(The following is what I wrote for the Christmas supplement in the local paper - The Independant)
I think of our Christmas Eve service at St. Paul’s. We start by lighting the Advent candles, which we have been lighting one by one over the last 4 weeks. And then we light the Christ candle, which in St. Paul’s case because we have a wreath that only allows for four candles, is the Paschal candle. We move into the service proper, which includes the Gospel reading from John 1:1-14 read from the King James translation of the Bible. We celebrate the Eucharist, which is truly a family event this night. And finally, we light our candles and stand in the candle light singing Silent Night. It is one of my favourite services of the year.
The above are all traditions – traditions that set this night apart from all others. We will have come through a time, four weeks, of preparing for this special night. Somehow, following the traditions of the years past make this night one of even more significance. The keeping of these traditions reminds us that the coming of the Christ child was not just for those who lived two thousand years ago, nor is it just for those of us alive today. It is for all peoples throughout history.
When we think of the various carols that we sing we recognize that this event is not just for humans but for the cosmos as well. We sing about stars and angels, about humans and animals. We hear about angels visiting shepherds in the fields. This was surely not a very quiet event. I know, if an angel suddenly appeared and spoke to me in such a manner, my heart would be racing and I would be shaking in fear and anticipation. Certainly an angel chorus singing Glory to God in the highest and peace to all people on earth would not exactly be a hushed event.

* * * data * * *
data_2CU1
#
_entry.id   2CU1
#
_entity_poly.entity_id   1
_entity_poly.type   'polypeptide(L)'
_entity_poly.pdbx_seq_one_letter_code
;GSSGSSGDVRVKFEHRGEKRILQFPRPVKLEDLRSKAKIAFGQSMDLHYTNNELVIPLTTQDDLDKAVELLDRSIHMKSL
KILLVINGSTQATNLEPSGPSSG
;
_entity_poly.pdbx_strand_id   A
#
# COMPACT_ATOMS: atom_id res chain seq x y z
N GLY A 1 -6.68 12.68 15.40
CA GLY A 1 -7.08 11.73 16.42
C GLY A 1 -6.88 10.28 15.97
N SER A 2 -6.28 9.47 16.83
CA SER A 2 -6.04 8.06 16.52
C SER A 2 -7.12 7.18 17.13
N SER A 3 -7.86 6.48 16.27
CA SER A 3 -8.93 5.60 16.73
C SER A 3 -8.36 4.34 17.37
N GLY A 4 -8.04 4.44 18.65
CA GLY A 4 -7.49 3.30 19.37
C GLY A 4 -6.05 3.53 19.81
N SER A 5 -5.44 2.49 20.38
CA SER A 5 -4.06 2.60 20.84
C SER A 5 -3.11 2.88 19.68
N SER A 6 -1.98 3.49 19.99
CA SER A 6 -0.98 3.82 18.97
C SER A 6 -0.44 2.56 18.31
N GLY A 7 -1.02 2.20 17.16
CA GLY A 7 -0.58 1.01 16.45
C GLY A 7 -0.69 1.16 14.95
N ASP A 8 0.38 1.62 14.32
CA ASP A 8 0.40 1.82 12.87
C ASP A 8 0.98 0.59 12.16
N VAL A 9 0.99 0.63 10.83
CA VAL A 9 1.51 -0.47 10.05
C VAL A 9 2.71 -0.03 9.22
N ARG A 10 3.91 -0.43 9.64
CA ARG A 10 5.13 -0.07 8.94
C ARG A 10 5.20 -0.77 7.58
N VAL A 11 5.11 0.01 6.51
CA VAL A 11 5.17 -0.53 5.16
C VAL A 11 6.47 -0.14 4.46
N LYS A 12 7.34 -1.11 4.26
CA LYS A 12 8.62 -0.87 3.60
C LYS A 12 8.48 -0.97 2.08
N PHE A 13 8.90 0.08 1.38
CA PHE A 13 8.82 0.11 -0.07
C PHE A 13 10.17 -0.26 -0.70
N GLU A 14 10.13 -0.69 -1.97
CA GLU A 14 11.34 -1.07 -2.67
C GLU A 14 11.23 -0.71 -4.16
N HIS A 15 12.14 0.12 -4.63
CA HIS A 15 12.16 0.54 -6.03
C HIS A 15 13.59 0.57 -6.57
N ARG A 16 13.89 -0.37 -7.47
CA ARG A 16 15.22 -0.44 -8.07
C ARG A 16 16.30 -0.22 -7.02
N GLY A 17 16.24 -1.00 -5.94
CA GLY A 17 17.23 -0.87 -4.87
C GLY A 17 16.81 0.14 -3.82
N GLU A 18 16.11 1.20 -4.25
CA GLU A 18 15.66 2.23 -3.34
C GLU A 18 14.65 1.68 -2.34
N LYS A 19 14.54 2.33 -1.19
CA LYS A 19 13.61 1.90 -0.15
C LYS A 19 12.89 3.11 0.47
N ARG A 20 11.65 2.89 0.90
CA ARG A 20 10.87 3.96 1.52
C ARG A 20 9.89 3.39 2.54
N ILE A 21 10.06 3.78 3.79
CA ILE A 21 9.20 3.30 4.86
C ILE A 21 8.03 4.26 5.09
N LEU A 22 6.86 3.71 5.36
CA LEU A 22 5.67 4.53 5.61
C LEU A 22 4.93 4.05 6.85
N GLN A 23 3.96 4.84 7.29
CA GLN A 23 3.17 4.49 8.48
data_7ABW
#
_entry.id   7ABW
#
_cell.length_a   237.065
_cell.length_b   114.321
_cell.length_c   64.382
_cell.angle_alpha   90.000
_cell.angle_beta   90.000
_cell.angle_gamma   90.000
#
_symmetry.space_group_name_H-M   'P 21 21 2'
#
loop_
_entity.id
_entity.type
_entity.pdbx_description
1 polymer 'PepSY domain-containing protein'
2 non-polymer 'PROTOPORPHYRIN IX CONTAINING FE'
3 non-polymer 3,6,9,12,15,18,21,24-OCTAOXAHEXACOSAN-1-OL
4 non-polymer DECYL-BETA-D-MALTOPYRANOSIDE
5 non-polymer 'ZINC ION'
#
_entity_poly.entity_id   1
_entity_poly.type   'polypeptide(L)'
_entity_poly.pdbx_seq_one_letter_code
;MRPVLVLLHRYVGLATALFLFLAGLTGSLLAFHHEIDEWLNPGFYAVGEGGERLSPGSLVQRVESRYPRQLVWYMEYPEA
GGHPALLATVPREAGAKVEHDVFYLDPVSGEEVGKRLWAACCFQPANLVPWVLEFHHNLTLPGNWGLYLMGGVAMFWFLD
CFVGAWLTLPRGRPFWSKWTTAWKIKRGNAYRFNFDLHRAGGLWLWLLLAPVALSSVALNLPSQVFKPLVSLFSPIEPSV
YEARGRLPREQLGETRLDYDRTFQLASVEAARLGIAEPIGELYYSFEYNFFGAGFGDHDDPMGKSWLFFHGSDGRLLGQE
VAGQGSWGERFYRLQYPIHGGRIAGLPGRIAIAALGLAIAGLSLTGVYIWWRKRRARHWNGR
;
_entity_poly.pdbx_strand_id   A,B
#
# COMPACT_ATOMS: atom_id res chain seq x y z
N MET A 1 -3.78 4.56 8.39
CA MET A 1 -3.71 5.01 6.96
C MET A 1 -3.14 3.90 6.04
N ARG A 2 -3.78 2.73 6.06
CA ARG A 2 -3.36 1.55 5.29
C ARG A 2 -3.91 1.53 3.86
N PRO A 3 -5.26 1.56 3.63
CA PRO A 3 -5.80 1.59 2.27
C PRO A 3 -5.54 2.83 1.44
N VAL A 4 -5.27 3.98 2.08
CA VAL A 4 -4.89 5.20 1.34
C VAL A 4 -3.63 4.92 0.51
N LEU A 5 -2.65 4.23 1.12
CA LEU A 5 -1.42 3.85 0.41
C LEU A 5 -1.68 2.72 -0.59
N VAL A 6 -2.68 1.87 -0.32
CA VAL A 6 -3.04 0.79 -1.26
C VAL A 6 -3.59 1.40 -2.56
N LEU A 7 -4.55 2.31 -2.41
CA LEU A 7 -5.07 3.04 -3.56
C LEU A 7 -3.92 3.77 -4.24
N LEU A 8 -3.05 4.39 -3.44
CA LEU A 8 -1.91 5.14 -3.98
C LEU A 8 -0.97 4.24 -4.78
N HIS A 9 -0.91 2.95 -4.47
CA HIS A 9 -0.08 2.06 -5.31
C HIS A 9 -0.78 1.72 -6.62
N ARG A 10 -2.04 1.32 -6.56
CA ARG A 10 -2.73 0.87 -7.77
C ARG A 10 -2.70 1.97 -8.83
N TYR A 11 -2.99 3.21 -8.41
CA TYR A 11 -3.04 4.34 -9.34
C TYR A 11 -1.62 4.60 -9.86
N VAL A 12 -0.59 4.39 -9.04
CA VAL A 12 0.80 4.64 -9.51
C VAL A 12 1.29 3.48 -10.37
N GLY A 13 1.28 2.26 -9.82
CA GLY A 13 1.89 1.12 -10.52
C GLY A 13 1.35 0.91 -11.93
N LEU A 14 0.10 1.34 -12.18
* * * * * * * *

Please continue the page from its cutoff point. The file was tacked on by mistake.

Yet, the moment that stands out for me each Christmas Eve is the moment when I look out over the congregation and see the candles lit and hear each voice softly singing Silent Night. Somehow this defines Christmas for me. I think that it is the hush and reverence of the moment. We stand in quiet awe of the magnitude of this gift from God – this humble beginning of the Son of God entering into human lives in such an intimate way that quietly impacts all our hearts and lives. Knowing at Christmas what is to come from this birth we can do little more than stand in hushed expectation and celebration. Mere words cannot describe the moment and so we rely on our traditions to express what we think and feel this most special of nights – Silent night. Holy night. Son of God, love’s pure light.
Love and Prayers,Ann Marie +